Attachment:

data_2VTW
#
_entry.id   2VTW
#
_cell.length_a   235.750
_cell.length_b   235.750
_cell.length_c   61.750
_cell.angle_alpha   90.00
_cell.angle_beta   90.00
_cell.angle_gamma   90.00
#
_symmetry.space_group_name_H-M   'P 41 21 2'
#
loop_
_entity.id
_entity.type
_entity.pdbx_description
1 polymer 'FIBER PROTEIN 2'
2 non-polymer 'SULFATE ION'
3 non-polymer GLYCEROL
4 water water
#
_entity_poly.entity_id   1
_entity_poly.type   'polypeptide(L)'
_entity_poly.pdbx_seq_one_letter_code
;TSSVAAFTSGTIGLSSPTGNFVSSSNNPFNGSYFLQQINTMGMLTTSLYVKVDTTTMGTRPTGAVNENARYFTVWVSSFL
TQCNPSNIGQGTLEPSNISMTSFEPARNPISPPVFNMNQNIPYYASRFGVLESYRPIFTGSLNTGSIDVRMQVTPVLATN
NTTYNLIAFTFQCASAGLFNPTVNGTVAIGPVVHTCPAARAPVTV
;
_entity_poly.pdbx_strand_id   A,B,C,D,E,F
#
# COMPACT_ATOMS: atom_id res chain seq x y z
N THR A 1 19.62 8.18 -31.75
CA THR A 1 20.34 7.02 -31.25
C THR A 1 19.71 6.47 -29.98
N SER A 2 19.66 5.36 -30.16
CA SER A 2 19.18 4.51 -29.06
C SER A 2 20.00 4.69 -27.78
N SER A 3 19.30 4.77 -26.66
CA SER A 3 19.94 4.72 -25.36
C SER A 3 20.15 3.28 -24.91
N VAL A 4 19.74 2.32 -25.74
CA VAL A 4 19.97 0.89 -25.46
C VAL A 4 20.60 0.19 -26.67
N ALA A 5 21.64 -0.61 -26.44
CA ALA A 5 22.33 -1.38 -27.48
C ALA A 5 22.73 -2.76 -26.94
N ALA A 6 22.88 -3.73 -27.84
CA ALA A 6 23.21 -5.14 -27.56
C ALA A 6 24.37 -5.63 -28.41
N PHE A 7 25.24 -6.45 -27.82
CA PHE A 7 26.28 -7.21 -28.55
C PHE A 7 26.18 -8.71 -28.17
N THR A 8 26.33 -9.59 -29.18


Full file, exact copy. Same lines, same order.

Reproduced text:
data_2VTW
#
_entry.id   2VTW
#
_cell.length_a   235.750
_cell.length_b   235.750
_cell.length_c   61.750
_cell.angle_alpha   90.00
_cell.angle_beta   90.00
_cell.angle_gamma   90.00
#
_symmetry.space_group_name_H-M   'P 41 21 2'
#
loop_
_entity.id
_entity.type
_entity.pdbx_description
1 polymer 'FIBER PROTEIN 2'
2 non-polymer 'SULFATE ION'
3 non-polymer GLYCEROL
4 water water
#
_entity_poly.entity_id   1
_entity_poly.type   'polypeptide(L)'
_entity_poly.pdbx_seq_one_letter_code
;TSSVAAFTSGTIGLSSPTGNFVSSSNNPFNGSYFLQQINTMGMLTTSLYVKVDTTTMGTRPTGAVNENARYFTVWVSSFL
TQCNPSNIGQGTLEPSNISMTSFEPARNPISPPVFNMNQNIPYYASRFGVLESYRPIFTGSLNTGSIDVRMQVTPVLATN
NTTYNLIAFTFQCASAGLFNPTVNGTVAIGPVVHTCPAARAPVTV
;
_entity_poly.pdbx_strand_id   A,B,C,D,E,F
#
# COMPACT_ATOMS: atom_id res chain seq x y z
N THR A 1 19.62 8.18 -31.75
CA THR A 1 20.34 7.02 -31.25
C THR A 1 19.71 6.47 -29.98
N SER A 2 19.66 5.36 -30.16
CA SER A 2 19.18 4.51 -29.06
C SER A 2 20.00 4.69 -27.78
N SER A 3 19.30 4.77 -26.66
CA SER A 3 19.94 4.72 -25.36
C SER A 3 20.15 3.28 -24.91
N VAL A 4 19.74 2.32 -25.74
CA VAL A 4 19.97 0.89 -25.46
C VAL A 4 20.60 0.19 -26.67
N ALA A 5 21.64 -0.61 -26.44
CA ALA A 5 22.33 -1.38 -27.48
C ALA A 5 22.73 -2.76 -26.94
N ALA A 6 22.88 -3.73 -27.84
CA ALA A 6 23.21 -5.14 -27.56
C ALA A 6 24.37 -5.63 -28.41
N PHE A 7 25.24 -6.45 -27.82
CA PHE A 7 26.28 -7.21 -28.55
C PHE A 7 26.18 -8.71 -28.17
N THR A 8 26.33 -9.59 -29.18